After all, why be chained to a desk for 40 hours a week when you can do your work from anywhere? And as it turns out, working outside of a normal office setting more often leads to employees being more productive. According to Forbes, “Employee mobility leads to 30% better processes and 23% more productivity.”

One of the best ways to enable your small business employees to be more mobile is to implement a VoIP (Voice over Internet Protocol) phone system. Utilizing advanced features, employees can make and receive phone calls from anywhere and it’s as if they’re sitting in their office.

Artificial Intelligence (AI) will make its way into small businesses

While artificial intelligence (AI) may seem like an idea reserved only for futuristic movies or really large enterprise companies, the technology exists today, and it’s much more accessible than you may realize.

Business Insider says, “Gartner projects that more than 85% of customer interactions will be managed without a human by 2020.”

One definition of artificial intelligence is “the theory and development of computer systems able to perform tasks that normally require human intelligence, such as visual perception, speech recognition, decision-making, and translation between languages.”

Based on that definition, you can probably think of at least a few things for which you’re already using AI. For example, if you have an Alexa by Amazon or if you use Google Assistant, then you’re already experiencing artificial intelligence.

But how will small businesses use AI now and in the not-so-distant future? Well, one of the most readily available uses for AI within small businesses is in the form of chat bots.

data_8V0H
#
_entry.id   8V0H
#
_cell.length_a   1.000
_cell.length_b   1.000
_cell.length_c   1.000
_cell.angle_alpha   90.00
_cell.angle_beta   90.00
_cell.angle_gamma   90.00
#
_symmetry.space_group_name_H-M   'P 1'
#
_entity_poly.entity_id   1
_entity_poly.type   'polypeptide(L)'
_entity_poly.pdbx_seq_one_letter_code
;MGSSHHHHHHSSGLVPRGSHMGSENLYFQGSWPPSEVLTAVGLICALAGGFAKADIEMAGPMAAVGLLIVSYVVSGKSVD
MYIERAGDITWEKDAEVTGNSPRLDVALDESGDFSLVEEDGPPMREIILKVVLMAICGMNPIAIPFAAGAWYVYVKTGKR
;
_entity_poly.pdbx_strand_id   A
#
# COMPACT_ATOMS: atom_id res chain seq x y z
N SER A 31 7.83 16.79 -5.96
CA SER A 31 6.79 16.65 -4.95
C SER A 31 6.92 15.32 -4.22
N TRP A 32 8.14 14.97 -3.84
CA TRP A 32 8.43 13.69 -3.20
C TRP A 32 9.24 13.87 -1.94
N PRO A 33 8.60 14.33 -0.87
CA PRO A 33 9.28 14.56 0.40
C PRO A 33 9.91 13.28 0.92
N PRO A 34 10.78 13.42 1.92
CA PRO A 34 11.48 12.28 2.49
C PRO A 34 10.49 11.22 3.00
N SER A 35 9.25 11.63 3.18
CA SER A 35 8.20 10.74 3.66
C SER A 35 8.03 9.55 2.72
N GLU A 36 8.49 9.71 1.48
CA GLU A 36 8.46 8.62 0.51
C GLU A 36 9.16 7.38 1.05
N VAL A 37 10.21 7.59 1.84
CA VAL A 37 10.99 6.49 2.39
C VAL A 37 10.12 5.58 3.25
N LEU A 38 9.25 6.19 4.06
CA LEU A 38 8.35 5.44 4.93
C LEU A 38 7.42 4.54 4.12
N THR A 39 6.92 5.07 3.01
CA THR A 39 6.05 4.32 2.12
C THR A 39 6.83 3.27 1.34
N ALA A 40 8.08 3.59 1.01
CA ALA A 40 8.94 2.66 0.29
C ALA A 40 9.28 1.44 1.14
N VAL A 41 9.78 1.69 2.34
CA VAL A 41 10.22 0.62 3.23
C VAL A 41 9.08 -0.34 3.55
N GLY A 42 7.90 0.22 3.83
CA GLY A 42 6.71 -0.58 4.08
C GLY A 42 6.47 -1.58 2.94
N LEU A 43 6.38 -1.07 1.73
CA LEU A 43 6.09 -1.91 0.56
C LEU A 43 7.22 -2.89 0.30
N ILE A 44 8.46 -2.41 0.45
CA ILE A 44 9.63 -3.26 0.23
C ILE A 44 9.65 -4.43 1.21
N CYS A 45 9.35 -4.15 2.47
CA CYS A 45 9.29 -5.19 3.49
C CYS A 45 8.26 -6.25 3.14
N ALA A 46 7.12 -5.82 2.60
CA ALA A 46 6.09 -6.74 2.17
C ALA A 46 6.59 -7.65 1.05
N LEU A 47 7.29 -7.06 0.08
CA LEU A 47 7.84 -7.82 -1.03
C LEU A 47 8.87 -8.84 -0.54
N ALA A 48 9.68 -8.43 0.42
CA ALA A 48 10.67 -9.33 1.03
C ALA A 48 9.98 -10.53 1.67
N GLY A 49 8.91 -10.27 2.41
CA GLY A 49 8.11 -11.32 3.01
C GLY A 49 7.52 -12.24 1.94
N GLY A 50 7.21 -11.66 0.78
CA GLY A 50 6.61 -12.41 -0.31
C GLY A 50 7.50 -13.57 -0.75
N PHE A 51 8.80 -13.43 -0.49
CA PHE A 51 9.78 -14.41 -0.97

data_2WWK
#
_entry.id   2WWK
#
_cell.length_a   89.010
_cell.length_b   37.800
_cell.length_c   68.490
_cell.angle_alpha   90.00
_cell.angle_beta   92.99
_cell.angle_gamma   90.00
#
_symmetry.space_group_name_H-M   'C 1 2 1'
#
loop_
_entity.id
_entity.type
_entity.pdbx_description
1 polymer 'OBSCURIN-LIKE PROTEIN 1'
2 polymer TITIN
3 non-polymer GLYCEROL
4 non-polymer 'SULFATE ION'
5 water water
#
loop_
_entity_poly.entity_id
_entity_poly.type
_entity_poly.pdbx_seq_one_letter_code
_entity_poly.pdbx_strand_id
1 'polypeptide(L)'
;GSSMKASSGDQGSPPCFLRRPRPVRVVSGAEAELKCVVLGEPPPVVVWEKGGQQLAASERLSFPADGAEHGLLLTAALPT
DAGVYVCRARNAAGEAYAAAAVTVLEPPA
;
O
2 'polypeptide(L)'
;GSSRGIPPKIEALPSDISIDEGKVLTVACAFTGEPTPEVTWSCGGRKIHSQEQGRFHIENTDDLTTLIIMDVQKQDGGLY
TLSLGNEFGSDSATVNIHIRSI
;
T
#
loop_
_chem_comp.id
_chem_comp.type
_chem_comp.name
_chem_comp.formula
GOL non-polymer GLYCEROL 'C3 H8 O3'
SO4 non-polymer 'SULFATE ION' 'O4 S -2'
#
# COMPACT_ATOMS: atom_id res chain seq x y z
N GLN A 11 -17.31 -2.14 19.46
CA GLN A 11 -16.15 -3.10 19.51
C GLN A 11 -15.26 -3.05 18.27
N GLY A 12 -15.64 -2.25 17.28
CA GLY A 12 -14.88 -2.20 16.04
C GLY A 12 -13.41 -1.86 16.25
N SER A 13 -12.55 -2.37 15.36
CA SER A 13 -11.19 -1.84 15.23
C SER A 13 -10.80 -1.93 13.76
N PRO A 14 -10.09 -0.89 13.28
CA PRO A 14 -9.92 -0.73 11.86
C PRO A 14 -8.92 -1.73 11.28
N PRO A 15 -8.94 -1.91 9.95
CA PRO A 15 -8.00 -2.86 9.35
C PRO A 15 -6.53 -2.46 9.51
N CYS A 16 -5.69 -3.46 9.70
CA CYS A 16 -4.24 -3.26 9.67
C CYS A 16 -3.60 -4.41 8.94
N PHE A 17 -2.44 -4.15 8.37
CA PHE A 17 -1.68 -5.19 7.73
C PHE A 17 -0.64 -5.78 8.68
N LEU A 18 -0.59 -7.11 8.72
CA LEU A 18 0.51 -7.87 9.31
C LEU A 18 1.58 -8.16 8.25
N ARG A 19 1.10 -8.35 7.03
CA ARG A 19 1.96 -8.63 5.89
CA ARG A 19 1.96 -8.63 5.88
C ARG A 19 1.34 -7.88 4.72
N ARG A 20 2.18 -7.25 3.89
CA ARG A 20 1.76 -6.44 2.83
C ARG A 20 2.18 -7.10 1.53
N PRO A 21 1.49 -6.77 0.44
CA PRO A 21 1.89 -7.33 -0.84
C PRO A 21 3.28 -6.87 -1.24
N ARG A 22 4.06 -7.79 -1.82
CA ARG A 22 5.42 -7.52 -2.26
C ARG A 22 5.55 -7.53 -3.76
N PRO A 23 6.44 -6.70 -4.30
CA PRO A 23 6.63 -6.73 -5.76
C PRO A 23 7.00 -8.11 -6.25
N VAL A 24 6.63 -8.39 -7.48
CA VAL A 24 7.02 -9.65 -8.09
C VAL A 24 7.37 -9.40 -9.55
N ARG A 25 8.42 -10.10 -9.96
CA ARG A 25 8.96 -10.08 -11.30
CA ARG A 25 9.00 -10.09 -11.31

For example, you can build bots to chat with customers for you on Facebook messenger using a tool like Chatfuel. There are also chatbot integrations for Zendesk that allow you to automate customer service chat for faster responses and better immediate service.

You can also use tools like FlowXO to create chatbots to interact with customers via SMS or to automate responses for team members on Slack.

Other uses for AI within small businesses include virtual assistants to schedule meetings (Amy smart assistant), predictive industrial maintenance (DataRPM), and customer relationship management (SalesforceIQ CRM).

Collaboration and communication will be easier than ever before

One major advantage to cloud computing and Internet-based operations is the ability to access information, collaborate, and communicate in realtime from practically anywhere in the world.

For instance, VoIP phone systems often offer softphone apps that allow small business employees to be connected and accessible from anywhere there is an Internet connection. This increased connectivity opens communication and changes the workplace like never before.

Other tools like Google Drive and Dropbox make file sharing and collaboration easy, so no matter where your team is located, each person can access and edit documents without the hassle or confusion.

 

There’s a range of tools available to small businesses that make it simple and affordable to implement these four technology trends. The important thing is to stay on top of the trends that can help your business remain competitive.

If you’d like to know more about how cloud phone systems work and which type of system might be best for your business, check out our free on-demand webinar “Demystifying Cloud Hype – Which UC Solution is right for your network?”

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About the Author

Mike Taylor

Mike Taylor is a Content Marketing Specialist at Digium. He’s a small business and entrepreneurial enthusiast, and before joining Digium he spent years helping startups and businesses of all sizes grow using content and digital marketing strategies. He covers business and communication topics on Digium’s blog and on other business publications as well.